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Benefits of Strength Training – 5 Phases of Overhead Press Mastery

By Marty Gallagher

Overhead Dumbbell Press

Key Technical Points

  1. Clean the dumbbells to the shoulders and either stand or sit.
  2. If standing lock out thighs, glutes and tense torso: lean back slightly.
  3. If seated, maintain leg and torso tension throughout; don’t go limp.
  4. Keep pressure in the lower trunk via diaphragmatic breath.
  5. Press the bells overhead – up and in, the bell path forms a reverse V.
  6. Hard and complete lockout.
  7. Inhale in synchronization with the descent.
  8. Pull the bells down with tension. No freefall.
  9. Slow the poundage as it approaches the turnaround and pause.
  10. Lower to hairline or bottom of the ears.
  11. Push overhead explosively.

Overhead Barbell Press

Olympic champion Pete George illustrates perfect press lockout position. Note flexed legs and slight lay-back. The clean and press has become extinct: nowadays trainees sit and press exclusively; often using inferior press machines. While there is a place for seated lifts, standing barbell and dumbbell presses are the most difficult and therefore the eternal choice of the hardcore elite.

 

 

 

Key Technical Points

  1. Clean the barbell or take weight out of a squat rack, stepping back.
  2. If standing, lie back slightly; tense legs and glutes to create push platform.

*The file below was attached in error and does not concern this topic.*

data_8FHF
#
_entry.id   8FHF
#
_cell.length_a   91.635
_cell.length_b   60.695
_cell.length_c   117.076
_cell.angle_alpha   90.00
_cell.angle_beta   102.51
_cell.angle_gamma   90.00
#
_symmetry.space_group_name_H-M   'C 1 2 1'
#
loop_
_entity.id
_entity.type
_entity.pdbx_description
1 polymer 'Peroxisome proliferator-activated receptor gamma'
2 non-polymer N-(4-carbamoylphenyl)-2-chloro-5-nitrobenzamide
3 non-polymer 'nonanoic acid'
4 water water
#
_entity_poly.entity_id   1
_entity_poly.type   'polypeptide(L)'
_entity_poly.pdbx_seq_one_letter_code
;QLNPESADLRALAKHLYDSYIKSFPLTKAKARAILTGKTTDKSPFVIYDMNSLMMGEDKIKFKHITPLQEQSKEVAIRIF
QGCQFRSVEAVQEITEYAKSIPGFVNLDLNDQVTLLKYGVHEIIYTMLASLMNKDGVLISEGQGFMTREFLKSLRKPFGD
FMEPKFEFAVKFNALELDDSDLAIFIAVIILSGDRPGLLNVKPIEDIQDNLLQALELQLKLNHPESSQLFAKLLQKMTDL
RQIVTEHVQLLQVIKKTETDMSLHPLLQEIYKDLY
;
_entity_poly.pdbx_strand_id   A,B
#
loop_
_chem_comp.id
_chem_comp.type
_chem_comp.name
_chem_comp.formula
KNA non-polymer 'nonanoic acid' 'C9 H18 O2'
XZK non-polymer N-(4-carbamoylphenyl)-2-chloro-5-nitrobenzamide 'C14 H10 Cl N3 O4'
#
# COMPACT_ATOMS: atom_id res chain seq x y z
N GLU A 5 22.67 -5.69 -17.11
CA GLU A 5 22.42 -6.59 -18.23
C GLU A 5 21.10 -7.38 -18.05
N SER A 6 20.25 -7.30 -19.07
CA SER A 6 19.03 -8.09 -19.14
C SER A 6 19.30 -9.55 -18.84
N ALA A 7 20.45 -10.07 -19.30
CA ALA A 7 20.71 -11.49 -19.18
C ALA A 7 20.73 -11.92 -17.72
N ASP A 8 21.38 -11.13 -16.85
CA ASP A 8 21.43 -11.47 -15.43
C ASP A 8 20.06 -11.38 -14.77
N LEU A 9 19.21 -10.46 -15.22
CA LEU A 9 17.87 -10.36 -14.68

3. If seated, set bench one notch below 90-degrees.
  4. If seated, maintain leg and torso tension.
  5. Both standing and seated, press bar as close to face as possible.
  6. Lock out hard and hold lockout.
  7. Lower with ever-increasing tension.
  8. Lower to below the chin: no half reps or partial reps.
  9. Barbell goes up and back ending locked out directly over the skull.
  10. Finish standing press by pushing the laid-back inclined torso erect.
  11. Lower with tension and recline slightly to achieve incline push position.

Press-Behind the Neck

 

 

 

 

 

Bill Pearl: seated press-behind neck; note grip width. We avoid Bill’s thumb-less grip.

Key Technical Points

  1. PBN can be done standing or seated.
  2. Grip width is wider than shoulder width: note Pearl photo.
  3. Set up as if to squat with wide grip width, step back as if to squat.
  4. If seated, position bench behind squat rack, step back and sit down.
  5. On seated, sit – but don’t relax leg tension; push off tense legs.
  6. Standing: lock out legs and torso, push head forward, push upward.
  7. As bar clears back of head, allow bar path to move forward.
  8. Completed lock out has bar directly over top of head.
  9. Lower down and back with ever-increasing tension.
  10. Lower to hairline.
  11. At turnaround, push upward without hitting back of skull.
  12. Lock-out hard and hold for a beat before lowering.
  13. Inhale on descent, exhale on ascent.

Steep Incline Dumbbell Bench Press

Key Technical Points

  1. Set bench lower than 90-degrees and higher than 45-degrees.
  2. Use dumbbells for safety: barbell with spotters.
  3. Push straight up – bells touch at completion of each rep.
  4. Lock out hard.
  5. Lower with ever increasing tension.
  6. Turnaround is just below chin.
  7. Throughout the set never lose torso or leg muscle tension.
  8. Inhale on descent, exhale while pushing to lockout.

45-Degree Incline Dumbbell Bench Press